Opinion | Increase in alcohol consumption case for concern

Reports that show alcohol use in Iowa increasing over time are cause for concern.


Kate Heston

Photo Illustration by Kate Heston.

Kyle Tristan Ortega, Opinions Columnist

Iowans drink more than the average American.

According to reports in 2021, 22.8 percent of Iowa adults were binge drinking, which was 5.2 percent above the U.S. average during that time. In 2022, the Iowa Department of Public Health claimed alcohol consumption in the state remains above the national average, and even moderate to light drinking is dangerous because of its health-related and second-hand consequences.

Have you ever popped a few cold ones with your friends and had a good time? Probably, which is understandable because social drinking has been linked to an increase in positive emotions and social bonding, and a decrease in negative emotions.

But what does it mean to drink too much? Alcohol consumption guidelines suggest that men can have two drinks or less a day, meaning that alcohol consumption beyond these guidelines is “drinking too much.”

Dangers come with the overconsumption of alcohol, and many of them are health-related. Studies show that drinkers, even light to moderate drinkers, are at risk for seven forms of cancer, in addition to liver and brain complications. Essentially, if alcohol does not negatively affect you now, it might still do so gradually over the span of weeks, months, or years.

Alcohol also poses secondhand effects that are dangerous to a drinking individual and those around them. An estimated 21 percent of women and 23 percent of men have been injured in some way as a direct result of alcohol abuse. The ways that people have been a detriment to themselves and others because of alcohol include instances of traffic accidents, violence, harassment, emotional distress, and financial difficulty.

Considering that the overconsumption of alcohol causes adverse health problems and one in five American adults, approximately 53 million people, experience harm from secondhand drinking, it is clear why the fact that Iowa has above-average alcohol consumption is concerning.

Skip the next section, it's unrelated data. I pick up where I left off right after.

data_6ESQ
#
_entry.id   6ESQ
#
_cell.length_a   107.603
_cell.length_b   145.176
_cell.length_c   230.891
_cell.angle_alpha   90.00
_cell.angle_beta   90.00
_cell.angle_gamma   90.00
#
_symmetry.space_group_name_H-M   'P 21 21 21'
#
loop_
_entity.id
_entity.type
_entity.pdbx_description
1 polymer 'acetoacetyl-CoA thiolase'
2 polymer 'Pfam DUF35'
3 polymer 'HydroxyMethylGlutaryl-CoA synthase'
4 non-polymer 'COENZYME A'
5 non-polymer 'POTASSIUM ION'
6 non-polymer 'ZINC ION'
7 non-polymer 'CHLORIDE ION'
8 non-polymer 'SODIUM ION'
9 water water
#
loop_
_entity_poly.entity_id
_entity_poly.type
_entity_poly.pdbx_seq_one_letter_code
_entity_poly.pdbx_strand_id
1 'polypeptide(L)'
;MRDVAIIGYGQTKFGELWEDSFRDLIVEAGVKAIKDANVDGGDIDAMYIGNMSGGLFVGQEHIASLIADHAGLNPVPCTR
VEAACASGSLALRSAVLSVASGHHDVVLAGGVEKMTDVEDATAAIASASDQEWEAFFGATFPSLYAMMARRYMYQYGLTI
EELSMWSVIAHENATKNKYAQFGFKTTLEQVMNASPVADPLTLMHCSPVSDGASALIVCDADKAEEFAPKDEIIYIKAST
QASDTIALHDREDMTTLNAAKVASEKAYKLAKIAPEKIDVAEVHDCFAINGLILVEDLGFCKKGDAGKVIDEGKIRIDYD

Regardless, it may be argued that some alcohol consumption is beneficial. This is not only evident in social drinking scenarios, but some reports show that moderate drinking also reduces the risk of developing heart diseases and diabetes. However, these benefits do nothing to decrease the risk of developing cancers or other diseases, or experiencing injuries from secondhand drinking.

In addition, with regards to the aforementioned health benefits of moderate drinking, a study refutes its proactive effects by stating that the validity of it reducing the risk of developing certain illnesses has not been accurately tested. This means that, aside from making social gatherings more fun, drinking may have no benefits at all.

Drinking, specifically in social settings, can be fun, but there are too many risks associated with alcohol. The Centers for Disease Control and Prevention suggest that non-drinkers should not start drinking for any reason, alluding to its potential consequences.

Obviously, no one should drink too much. However, evidence supports the idea that even moderate to light drinking is risky. If possible, avoid drinking altogether, as no amount of good can justify the negative effects of alcohol.

Columns reflect the opinions of the authors and are not necessarily those of the Editorial Board, The Daily Iowan, or other organizations in which the author may be involved.